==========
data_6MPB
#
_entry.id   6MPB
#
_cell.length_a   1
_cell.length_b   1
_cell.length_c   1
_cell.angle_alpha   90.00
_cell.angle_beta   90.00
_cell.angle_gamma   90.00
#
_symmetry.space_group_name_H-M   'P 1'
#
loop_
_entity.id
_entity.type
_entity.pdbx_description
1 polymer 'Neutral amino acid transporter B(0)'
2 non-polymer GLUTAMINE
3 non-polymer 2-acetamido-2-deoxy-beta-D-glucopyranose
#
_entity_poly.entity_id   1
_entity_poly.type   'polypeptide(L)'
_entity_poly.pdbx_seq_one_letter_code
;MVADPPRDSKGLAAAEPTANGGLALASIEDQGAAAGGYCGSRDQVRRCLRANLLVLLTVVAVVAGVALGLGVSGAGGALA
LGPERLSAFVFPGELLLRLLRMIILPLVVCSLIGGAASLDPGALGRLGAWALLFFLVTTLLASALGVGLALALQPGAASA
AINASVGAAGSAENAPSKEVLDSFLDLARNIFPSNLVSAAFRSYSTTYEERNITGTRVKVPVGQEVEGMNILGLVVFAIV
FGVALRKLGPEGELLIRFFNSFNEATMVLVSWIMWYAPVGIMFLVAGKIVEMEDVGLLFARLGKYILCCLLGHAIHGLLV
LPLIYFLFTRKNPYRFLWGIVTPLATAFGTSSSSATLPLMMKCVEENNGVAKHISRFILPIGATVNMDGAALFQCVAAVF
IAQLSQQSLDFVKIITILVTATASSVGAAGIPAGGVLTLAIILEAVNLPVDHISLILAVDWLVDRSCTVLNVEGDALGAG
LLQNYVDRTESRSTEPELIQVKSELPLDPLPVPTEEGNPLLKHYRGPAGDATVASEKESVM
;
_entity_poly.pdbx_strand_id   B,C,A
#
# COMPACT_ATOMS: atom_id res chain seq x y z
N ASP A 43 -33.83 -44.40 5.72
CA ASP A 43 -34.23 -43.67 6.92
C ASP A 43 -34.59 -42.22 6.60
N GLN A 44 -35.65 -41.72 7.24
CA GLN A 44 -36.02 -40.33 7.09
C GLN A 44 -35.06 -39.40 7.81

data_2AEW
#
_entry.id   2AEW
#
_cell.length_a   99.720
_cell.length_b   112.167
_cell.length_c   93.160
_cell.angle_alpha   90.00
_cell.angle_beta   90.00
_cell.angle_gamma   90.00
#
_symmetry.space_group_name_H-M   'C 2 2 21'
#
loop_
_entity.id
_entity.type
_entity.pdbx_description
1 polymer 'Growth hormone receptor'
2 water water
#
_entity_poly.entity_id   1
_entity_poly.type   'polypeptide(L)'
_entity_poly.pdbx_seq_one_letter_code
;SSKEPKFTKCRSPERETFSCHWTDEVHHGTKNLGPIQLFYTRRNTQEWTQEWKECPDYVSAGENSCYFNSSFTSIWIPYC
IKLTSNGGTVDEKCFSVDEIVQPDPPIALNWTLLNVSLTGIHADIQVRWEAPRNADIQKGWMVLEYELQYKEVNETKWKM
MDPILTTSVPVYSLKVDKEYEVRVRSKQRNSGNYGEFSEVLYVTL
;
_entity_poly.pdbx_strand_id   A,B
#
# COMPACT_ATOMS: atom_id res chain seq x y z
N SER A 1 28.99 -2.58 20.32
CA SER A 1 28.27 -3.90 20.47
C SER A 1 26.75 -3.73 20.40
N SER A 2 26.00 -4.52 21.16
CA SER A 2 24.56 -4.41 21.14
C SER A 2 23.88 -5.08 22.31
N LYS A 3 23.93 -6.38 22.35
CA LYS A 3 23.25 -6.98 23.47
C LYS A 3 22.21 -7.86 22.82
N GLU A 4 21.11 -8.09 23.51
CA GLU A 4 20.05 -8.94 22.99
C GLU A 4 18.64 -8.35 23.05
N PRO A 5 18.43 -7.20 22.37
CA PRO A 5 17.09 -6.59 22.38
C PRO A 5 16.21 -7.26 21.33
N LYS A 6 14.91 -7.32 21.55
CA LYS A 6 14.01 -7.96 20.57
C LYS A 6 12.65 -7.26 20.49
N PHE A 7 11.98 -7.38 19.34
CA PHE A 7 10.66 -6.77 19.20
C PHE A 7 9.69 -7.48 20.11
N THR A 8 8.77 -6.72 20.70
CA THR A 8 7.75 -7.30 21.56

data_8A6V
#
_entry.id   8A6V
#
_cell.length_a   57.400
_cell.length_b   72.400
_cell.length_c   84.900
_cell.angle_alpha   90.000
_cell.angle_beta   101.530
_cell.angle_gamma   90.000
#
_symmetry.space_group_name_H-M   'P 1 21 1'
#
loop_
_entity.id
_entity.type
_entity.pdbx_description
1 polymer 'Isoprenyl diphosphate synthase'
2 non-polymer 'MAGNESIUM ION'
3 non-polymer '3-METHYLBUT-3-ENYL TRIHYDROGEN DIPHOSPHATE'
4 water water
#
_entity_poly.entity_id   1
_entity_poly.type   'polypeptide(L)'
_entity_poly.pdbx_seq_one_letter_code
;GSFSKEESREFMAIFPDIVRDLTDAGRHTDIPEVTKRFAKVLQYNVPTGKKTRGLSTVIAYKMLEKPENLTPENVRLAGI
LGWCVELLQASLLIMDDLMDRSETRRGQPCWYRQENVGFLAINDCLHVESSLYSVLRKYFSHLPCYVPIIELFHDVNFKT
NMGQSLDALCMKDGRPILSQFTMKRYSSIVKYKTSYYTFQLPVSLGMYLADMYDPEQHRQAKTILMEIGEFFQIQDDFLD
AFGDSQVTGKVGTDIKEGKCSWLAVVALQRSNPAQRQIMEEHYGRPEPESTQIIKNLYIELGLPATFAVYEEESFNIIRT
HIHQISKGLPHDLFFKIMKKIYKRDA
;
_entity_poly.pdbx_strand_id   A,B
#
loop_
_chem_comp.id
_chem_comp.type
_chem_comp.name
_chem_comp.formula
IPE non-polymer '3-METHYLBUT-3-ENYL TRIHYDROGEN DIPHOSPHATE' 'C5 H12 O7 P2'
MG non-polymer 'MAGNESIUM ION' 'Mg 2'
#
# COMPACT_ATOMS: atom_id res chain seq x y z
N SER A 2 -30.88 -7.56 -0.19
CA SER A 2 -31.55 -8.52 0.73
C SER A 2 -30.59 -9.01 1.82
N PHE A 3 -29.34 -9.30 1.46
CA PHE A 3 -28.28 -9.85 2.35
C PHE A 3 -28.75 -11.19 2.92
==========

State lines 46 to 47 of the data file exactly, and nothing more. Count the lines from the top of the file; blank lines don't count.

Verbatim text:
_cell.length_a   99.720
_cell.length_b   112.167